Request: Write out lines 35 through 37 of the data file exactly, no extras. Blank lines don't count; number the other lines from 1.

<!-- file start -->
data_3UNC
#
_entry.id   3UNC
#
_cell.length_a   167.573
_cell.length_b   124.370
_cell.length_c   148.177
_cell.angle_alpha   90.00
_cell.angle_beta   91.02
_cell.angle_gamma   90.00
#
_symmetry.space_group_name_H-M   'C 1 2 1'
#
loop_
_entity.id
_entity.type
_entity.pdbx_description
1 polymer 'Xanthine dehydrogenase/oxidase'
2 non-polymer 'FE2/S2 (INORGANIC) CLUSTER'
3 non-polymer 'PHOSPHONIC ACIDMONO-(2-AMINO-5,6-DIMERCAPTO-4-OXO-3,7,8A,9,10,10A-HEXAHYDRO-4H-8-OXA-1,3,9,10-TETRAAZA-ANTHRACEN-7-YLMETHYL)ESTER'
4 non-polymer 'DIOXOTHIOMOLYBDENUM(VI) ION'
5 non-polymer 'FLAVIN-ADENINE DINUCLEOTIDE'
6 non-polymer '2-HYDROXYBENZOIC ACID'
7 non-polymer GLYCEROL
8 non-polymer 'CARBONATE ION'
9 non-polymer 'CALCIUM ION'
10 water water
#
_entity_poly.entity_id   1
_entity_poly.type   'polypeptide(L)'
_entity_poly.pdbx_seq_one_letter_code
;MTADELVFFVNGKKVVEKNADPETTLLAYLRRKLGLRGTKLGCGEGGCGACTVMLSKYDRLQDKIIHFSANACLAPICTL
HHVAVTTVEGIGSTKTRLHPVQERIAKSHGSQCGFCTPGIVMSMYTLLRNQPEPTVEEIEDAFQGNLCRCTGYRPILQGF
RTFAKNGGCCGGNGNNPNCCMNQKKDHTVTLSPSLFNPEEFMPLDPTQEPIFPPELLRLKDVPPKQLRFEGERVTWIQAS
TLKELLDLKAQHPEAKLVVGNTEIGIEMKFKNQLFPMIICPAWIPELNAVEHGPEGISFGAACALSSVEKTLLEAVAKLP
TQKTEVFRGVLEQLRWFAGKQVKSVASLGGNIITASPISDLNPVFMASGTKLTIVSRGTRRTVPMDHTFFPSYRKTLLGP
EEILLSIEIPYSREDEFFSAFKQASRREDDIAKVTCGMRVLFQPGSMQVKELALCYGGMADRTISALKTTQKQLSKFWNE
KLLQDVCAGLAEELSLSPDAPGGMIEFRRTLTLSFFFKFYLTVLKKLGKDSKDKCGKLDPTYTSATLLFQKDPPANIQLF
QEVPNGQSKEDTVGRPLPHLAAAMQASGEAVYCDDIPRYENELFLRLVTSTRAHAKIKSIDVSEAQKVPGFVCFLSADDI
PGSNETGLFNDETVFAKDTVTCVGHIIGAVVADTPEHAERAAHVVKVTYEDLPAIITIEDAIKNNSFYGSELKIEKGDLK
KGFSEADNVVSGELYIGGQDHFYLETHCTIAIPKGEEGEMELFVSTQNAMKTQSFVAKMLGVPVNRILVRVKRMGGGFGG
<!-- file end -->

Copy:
TLKELLDLKAQHPEAKLVVGNTEIGIEMKFKNQLFPMIICPAWIPELNAVEHGPEGISFGAACALSSVEKTLLEAVAKLP
TQKTEVFRGVLEQLRWFAGKQVKSVASLGGNIITASPISDLNPVFMASGTKLTIVSRGTRRTVPMDHTFFPSYRKTLLGP
EEILLSIEIPYSREDEFFSAFKQASRREDDIAKVTCGMRVLFQPGSMQVKELALCYGGMADRTISALKTTQKQLSKFWNE